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In a heartwarming display of generosity and gratitude, French baker Michel Flamant recently sold his boulangerie to a homeless man for just €1. The man, Jerome Aucant, had previously saved Flamant from suffocating to death inside the bakery, during a fire.

Flamant admits to being a rather “piggish character”, but he’s proven that his heart is in the right place. In fact, long before his brush with death, he would greet Aucant outside his establishment every morning and treat him to a cup of coffee and a croissant. And his kindness eventually paid off on that fateful day in December when he nearly died of carbon monoxide poisoning.

“If Jerome wasn’t around that day, I would have been a goner,” said Flamant, 62, recalling that a defective oven had started leaking carbon monoxide that morning. He was asphyxiating from the odorless fumes when Aucant noticed Flamant staggering around the bakery and immediately called emergency services. It took 12 days in the hospital for Flamant to recover from the ordeal, but he survived.

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Restaurant Owner Bans Bankers after Being Denied Loan

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A restaurant owner in Paris is thoroughly miffed with bankers, so much so that he’s banned them from entering his establishment. A sign outside the place reads: “Dogs welcome, bankers banned (unless they pay an entry fee of €70,000).”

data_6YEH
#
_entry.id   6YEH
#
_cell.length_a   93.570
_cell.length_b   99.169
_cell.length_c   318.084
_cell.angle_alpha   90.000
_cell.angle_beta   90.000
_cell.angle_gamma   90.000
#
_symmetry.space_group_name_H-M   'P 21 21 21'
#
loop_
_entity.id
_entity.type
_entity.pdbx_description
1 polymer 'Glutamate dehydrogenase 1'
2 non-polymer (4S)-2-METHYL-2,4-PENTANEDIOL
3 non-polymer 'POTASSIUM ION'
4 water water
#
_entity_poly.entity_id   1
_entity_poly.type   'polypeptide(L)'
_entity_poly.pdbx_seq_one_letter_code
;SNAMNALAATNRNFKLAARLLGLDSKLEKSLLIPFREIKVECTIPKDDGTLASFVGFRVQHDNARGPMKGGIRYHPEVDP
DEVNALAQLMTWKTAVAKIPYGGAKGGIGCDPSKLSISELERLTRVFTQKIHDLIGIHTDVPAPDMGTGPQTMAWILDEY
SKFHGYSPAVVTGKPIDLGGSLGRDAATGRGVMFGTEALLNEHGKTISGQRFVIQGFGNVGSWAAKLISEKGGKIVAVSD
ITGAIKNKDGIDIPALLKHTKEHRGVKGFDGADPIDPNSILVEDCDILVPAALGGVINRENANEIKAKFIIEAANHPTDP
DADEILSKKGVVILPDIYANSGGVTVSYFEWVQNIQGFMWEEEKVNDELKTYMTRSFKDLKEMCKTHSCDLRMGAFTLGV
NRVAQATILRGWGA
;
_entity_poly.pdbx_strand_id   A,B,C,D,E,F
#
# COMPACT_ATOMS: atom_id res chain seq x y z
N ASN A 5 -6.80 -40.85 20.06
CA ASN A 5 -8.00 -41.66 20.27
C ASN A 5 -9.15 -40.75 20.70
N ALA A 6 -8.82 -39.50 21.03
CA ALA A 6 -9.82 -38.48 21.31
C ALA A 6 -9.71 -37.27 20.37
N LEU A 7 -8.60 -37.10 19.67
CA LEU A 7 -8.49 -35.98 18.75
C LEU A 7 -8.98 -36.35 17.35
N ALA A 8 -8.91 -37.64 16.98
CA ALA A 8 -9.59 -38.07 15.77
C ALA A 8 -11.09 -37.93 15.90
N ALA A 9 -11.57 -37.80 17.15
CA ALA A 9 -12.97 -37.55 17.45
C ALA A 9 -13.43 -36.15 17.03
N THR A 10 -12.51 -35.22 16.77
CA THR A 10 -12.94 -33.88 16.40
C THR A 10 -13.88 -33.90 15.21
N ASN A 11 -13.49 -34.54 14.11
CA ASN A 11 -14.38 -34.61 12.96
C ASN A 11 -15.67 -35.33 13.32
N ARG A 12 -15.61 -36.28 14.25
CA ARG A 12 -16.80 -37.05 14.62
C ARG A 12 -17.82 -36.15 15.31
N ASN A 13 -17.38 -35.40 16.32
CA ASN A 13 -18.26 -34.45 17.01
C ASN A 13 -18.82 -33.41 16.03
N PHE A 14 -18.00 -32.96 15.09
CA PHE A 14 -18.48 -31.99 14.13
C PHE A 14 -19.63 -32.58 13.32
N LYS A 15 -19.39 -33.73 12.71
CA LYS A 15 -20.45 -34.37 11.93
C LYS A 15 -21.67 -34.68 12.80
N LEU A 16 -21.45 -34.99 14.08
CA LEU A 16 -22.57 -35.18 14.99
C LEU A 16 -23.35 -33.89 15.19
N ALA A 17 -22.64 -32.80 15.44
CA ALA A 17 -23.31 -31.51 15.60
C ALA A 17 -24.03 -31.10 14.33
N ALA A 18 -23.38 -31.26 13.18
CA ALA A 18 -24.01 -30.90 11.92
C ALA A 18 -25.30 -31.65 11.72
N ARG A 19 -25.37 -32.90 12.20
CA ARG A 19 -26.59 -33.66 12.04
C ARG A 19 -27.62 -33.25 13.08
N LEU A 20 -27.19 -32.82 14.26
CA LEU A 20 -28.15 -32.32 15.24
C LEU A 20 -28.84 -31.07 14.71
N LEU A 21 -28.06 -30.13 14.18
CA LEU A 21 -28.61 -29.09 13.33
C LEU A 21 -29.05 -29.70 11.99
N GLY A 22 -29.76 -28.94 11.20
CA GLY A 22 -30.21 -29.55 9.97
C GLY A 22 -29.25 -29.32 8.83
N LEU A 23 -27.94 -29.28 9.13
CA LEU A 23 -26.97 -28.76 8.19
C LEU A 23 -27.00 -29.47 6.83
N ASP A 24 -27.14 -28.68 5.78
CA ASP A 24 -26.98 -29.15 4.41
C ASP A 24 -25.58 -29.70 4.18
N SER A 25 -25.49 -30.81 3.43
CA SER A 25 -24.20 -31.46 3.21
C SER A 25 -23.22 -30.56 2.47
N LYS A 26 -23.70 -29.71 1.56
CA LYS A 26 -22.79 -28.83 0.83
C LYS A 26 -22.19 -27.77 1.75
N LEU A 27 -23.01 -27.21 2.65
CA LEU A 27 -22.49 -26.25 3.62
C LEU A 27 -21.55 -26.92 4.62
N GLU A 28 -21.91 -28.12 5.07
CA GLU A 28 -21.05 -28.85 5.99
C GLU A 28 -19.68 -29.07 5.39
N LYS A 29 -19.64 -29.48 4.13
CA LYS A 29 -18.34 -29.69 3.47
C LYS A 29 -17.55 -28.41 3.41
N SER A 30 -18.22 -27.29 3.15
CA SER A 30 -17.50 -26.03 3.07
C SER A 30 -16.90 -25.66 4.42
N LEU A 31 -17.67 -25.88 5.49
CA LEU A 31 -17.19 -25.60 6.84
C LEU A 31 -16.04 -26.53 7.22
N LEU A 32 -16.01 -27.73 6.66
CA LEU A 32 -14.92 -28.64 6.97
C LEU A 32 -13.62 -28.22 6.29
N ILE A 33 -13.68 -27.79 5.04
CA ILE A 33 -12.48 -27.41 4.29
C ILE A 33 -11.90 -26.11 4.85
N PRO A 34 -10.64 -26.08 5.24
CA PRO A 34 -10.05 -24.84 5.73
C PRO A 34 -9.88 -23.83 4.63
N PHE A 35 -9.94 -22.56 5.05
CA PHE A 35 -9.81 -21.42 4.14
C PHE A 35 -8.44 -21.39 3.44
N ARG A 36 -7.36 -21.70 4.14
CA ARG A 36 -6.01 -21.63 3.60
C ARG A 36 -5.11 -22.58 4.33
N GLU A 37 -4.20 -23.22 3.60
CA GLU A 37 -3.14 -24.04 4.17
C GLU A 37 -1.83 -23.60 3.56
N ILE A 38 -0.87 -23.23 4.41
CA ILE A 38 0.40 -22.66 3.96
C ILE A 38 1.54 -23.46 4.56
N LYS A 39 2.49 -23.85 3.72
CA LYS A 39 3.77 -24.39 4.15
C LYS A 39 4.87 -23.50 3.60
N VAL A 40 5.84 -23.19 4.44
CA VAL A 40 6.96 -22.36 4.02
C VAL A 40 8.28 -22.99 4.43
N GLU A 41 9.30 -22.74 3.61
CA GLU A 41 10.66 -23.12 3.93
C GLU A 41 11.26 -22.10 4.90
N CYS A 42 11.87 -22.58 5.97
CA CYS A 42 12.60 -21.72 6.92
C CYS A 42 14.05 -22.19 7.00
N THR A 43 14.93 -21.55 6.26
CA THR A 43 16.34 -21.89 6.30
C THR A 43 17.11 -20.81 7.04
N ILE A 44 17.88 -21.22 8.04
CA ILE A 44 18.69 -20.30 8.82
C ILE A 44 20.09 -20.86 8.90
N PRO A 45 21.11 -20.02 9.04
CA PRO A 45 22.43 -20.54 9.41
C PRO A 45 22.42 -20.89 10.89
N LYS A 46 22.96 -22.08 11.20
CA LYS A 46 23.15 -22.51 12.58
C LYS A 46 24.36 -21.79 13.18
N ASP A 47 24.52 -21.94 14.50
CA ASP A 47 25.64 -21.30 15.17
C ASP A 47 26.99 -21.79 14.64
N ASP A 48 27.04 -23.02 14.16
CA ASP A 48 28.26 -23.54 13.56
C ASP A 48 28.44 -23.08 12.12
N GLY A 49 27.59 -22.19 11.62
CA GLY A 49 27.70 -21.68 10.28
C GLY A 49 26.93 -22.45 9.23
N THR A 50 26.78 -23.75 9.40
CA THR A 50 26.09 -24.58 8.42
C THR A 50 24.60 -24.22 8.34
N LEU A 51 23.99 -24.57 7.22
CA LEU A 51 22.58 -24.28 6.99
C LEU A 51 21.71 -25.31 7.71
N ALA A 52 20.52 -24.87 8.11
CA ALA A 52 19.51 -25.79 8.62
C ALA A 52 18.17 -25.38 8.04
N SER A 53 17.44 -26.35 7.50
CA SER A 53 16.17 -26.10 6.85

Alexandre Callet’s obvious displeasure towards bankers stems from the fact that many of them turned down his request for a loan of €70,000 ($77,273) to open a second restaurant. He said that he felt humiliated because the amount he asked for is “nothing” compared to the €300,000 turnover of his Michelin-ranked restaurant, Les Ecuries de Richelieu. In fact, most of the bankers who turned him down know Callet and have actually dined at his place.

“I believe in reciprocity,” the 30-year-old said. “They have treated me like a dog, so I have denied them access. As soon as I see a banker that I recognise I won’t let them enter my restaurant. This is not just a kebab shop. My restaurant is in the Michelin guide and film stars come in.”

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French Homeless Man Becomes Bestselling Author after Writing Book on Being Homeless

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After being homeless for nearly three decades, Jean-Marie Roughol’s life is about to change for the better. The 47-year-old’s memoirs about begging on the streets of Paris has become a national bestseller this holiday season, selling nearly 50,000 copies and earning him cult status.

The 176-page book, titled Je tape la manche: Une vie dans la rue (My Life as a Panhandler: A Life on the Streets), tells Roughol’s story from his rough childhood to winding up on the streets of Paris. He recalls how he was abandoned by his mother and brought up by an alcoholic father, ending up on the streets in his early twenties after losing his job as a waiter.